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sanctum

[sangk-tuh m] /ˈsæŋk təm/
noun, plural sanctums, sancta
[sangk-tuh] /ˈsæŋk tə/ (Show IPA)
1.
a sacred or holy place.
2.
an inviolably private place or retreat.
Origin of sanctum
1570-1580
1570-80; noun use of neuter of Latin sānctus; see Sanctus
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Based on the Random House Dictionary, © Random House, Inc. 2017.
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Examples from the Web for sanctum
Historical Examples
  • As soon as Pierre was alone in the Cardinal's sanctum he examined it with curiosity.

  • I summon my companion, who joins me, and we enter our sanctum.

  • "So this is her sanctum," thinks her husband, glancing around.

    Molly Bawn Margaret Wolfe Hamilton
  • I then called on Wendell Phillips in his sanctum for the same purpose.

    Susan B. Anthony Alma Lutz
  • In the sanctum was Devi, a large black figure with ten arms.

    Vikram and the Vampire Richard F. Burton
  • It was only when they were in the safety of their own sanctum that she fully unbosomed herself.

  • They have smoked the sanctum very blue, and are full of apologies.

    Floyd Grandon's Honor

    Amanda Minnie Douglas
  • On the fourth floor we come to the sanctum of the great man himself.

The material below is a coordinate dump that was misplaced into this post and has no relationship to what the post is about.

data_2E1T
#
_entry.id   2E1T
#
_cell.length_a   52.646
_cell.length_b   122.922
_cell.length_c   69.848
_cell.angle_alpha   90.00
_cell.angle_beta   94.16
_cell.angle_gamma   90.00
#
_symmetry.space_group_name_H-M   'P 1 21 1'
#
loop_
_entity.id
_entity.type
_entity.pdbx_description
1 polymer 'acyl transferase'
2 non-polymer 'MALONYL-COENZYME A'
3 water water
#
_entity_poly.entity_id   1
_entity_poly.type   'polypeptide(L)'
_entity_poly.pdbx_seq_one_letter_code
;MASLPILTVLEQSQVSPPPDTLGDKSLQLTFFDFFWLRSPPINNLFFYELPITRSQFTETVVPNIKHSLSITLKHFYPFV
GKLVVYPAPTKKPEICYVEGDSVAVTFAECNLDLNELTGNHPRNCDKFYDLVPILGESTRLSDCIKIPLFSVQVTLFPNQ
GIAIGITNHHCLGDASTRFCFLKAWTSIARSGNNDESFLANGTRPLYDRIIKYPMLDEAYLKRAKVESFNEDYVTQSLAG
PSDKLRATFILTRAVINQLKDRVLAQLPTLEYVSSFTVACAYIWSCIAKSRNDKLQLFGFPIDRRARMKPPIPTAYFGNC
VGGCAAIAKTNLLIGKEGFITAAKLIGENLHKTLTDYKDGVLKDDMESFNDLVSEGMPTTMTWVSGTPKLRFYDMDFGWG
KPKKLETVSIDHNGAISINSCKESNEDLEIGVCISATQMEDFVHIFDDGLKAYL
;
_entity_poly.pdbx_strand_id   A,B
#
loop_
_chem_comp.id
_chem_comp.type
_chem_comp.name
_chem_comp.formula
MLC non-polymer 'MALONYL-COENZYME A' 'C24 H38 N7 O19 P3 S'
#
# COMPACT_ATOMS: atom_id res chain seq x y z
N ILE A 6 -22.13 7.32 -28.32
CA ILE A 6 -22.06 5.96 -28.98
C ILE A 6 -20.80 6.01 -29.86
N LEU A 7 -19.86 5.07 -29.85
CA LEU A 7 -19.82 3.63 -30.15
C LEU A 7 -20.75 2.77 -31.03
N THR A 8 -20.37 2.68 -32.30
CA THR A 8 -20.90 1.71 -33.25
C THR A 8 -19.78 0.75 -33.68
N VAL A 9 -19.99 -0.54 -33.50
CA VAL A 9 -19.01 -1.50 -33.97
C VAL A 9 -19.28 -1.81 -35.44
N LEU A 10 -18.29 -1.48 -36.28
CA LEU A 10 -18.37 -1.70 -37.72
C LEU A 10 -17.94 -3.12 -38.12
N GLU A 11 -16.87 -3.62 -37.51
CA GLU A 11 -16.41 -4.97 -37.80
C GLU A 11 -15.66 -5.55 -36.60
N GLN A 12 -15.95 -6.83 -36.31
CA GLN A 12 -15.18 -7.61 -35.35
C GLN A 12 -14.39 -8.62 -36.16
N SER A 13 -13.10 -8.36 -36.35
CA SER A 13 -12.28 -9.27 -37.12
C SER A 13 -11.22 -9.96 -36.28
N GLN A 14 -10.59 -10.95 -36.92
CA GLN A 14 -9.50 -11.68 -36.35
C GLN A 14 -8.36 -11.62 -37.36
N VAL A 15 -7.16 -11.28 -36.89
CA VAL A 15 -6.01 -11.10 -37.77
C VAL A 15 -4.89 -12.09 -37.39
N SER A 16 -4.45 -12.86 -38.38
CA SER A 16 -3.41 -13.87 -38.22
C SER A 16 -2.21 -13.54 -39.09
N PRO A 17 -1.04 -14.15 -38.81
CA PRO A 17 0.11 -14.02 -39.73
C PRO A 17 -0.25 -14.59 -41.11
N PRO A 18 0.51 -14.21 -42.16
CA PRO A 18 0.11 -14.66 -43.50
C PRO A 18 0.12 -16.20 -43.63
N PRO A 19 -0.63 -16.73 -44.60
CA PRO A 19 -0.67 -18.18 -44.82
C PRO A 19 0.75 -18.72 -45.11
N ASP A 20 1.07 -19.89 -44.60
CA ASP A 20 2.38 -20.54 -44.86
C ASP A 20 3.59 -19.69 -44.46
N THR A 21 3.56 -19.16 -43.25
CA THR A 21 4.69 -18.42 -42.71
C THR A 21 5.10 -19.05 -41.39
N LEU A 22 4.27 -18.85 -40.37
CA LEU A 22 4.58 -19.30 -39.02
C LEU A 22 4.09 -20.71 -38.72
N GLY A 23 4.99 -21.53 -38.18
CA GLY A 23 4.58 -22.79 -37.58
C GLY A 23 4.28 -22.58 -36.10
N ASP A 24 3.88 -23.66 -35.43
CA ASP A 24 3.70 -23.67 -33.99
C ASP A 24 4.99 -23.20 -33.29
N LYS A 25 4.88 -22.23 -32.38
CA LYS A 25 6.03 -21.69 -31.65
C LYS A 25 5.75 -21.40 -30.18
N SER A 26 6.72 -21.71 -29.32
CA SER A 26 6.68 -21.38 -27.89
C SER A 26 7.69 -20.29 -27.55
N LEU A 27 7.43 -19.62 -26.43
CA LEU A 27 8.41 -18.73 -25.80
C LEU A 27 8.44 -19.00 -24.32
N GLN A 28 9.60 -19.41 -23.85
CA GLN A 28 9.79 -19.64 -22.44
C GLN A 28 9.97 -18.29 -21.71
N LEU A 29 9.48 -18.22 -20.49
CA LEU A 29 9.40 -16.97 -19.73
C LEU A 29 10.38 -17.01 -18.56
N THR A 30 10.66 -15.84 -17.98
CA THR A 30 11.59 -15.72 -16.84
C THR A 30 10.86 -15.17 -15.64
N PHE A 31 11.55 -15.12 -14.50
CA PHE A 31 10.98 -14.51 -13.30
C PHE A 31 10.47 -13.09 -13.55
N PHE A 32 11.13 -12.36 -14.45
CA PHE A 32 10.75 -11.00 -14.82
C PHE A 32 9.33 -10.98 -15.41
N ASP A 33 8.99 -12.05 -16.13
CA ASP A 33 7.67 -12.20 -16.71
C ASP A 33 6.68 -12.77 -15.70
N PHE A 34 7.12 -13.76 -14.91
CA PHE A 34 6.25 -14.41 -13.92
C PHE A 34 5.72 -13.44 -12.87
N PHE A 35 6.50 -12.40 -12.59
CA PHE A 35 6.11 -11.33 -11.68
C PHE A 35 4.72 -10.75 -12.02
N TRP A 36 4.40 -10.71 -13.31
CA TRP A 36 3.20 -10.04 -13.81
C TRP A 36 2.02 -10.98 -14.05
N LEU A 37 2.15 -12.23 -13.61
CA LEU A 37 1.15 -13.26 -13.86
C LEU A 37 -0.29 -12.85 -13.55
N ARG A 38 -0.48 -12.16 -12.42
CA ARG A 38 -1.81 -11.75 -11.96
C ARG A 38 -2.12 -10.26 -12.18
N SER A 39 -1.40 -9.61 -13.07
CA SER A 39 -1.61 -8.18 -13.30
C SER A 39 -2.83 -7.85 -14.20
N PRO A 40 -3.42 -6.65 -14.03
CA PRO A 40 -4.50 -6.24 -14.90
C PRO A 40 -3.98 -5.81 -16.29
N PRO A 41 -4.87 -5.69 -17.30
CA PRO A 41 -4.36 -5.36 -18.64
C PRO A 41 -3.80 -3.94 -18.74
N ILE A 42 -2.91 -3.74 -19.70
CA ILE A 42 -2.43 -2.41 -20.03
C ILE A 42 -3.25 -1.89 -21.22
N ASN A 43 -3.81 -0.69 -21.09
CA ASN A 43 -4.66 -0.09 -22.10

Once a Week Alan Alexander Milne
  • The whole place was in fact a sanctum of the collector's spirit.

    Beyond John Galsworthy
  • My father bowed, but made no reply, and the son followed the father into the sanctum.

    Desk and Debit Oliver Optic
British Dictionary definitions for sanctum

sanctum

/ˈsæŋktəm/
noun (pl) -tums, -ta (-tə)
1.
a sacred or holy place
2.
a room or place of total privacy or inviolability
Word Origin
C16: from Latin, from sanctus holy
Collins English Dictionary - Complete & Unabridged 2012 Digital Edition
© William Collins Sons & Co. Ltd. 1979, 1986 © HarperCollins
Publishers 1998, 2000, 2003, 2005, 2006, 2007, 2009, 2012
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Word Origin and History for sanctum
n.

1570s, "holy place of the Jewish tabernacle," from Latin sanctum "a holy place," as in Late Latin sanctum sanctorum "holy of holies" (translating Greek to hagion ton hagion, translating Hebrew qodesh haqqodashim), from neuter of sanctus "holy" (see saint (n.)). In English, sanctum sanctorum attested from c.1400; in sense of "a person's private retreat" from 1706.

Online Etymology Dictionary, © 2010 Douglas Harper
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